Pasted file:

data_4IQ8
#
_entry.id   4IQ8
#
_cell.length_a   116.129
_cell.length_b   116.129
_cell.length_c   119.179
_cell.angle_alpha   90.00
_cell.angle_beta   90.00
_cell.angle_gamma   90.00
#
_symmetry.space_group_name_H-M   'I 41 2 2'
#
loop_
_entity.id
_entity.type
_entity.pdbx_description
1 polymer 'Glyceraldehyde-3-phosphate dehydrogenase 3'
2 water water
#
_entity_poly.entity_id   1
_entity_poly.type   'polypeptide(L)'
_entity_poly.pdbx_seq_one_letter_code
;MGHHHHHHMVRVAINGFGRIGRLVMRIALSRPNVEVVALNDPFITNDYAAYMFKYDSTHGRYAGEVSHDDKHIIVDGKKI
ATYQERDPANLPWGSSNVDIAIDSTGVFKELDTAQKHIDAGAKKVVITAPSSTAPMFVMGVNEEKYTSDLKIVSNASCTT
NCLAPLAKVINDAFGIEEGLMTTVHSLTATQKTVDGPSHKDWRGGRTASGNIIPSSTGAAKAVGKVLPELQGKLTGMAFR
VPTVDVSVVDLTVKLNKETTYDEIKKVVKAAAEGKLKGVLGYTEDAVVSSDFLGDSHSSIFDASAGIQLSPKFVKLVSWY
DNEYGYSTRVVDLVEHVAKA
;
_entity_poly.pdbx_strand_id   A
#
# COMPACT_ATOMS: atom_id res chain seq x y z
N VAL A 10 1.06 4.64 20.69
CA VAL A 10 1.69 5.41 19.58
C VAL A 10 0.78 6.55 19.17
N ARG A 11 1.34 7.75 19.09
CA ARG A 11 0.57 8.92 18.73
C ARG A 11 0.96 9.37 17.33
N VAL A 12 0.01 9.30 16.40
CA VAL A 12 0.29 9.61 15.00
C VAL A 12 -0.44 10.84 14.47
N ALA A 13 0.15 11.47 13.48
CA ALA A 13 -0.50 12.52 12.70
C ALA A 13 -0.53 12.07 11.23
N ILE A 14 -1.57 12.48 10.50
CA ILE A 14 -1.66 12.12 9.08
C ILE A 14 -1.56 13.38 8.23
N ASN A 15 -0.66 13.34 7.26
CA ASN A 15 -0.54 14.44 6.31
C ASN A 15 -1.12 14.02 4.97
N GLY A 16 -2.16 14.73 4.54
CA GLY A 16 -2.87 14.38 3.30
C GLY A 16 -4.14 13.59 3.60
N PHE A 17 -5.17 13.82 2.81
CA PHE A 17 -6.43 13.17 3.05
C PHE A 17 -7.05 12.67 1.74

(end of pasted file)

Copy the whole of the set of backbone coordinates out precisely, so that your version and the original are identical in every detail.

data_4IQ8
#
_entry.id   4IQ8
#
_cell.length_a   116.129
_cell.length_b   116.129
_cell.length_c   119.179
_cell.angle_alpha   90.00
_cell.angle_beta   90.00
_cell.angle_gamma   90.00
#
_symmetry.space_group_name_H-M   'I 41 2 2'
#
loop_
_entity.id
_entity.type
_entity.pdbx_description
1 polymer 'Glyceraldehyde-3-phosphate dehydrogenase 3'
2 water water
#
_entity_poly.entity_id   1
_entity_poly.type   'polypeptide(L)'
_entity_poly.pdbx_seq_one_letter_code
;MGHHHHHHMVRVAINGFGRIGRLVMRIALSRPNVEVVALNDPFITNDYAAYMFKYDSTHGRYAGEVSHDDKHIIVDGKKI
ATYQERDPANLPWGSSNVDIAIDSTGVFKELDTAQKHIDAGAKKVVITAPSSTAPMFVMGVNEEKYTSDLKIVSNASCTT
NCLAPLAKVINDAFGIEEGLMTTVHSLTATQKTVDGPSHKDWRGGRTASGNIIPSSTGAAKAVGKVLPELQGKLTGMAFR
VPTVDVSVVDLTVKLNKETTYDEIKKVVKAAAEGKLKGVLGYTEDAVVSSDFLGDSHSSIFDASAGIQLSPKFVKLVSWY
DNEYGYSTRVVDLVEHVAKA
;
_entity_poly.pdbx_strand_id   A
#
# COMPACT_ATOMS: atom_id res chain seq x y z
N VAL A 10 1.06 4.64 20.69
CA VAL A 10 1.69 5.41 19.58
C VAL A 10 0.78 6.55 19.17
N ARG A 11 1.34 7.75 19.09
CA ARG A 11 0.57 8.92 18.73
C ARG A 11 0.96 9.37 17.33
N VAL A 12 0.01 9.30 16.40
CA VAL A 12 0.29 9.61 15.00
C VAL A 12 -0.44 10.84 14.47
N ALA A 13 0.15 11.47 13.48
CA ALA A 13 -0.50 12.52 12.70
C ALA A 13 -0.53 12.07 11.23
N ILE A 14 -1.57 12.48 10.50
CA ILE A 14 -1.66 12.12 9.08
C ILE A 14 -1.56 13.38 8.23
N ASN A 15 -0.66 13.34 7.26
CA ASN A 15 -0.54 14.44 6.31
C ASN A 15 -1.12 14.02 4.97
N GLY A 16 -2.16 14.73 4.54
CA GLY A 16 -2.87 14.38 3.30
C GLY A 16 -4.14 13.59 3.60
N PHE A 17 -5.17 13.82 2.81
CA PHE A 17 -6.43 13.17 3.05
C PHE A 17 -7.05 12.67 1.74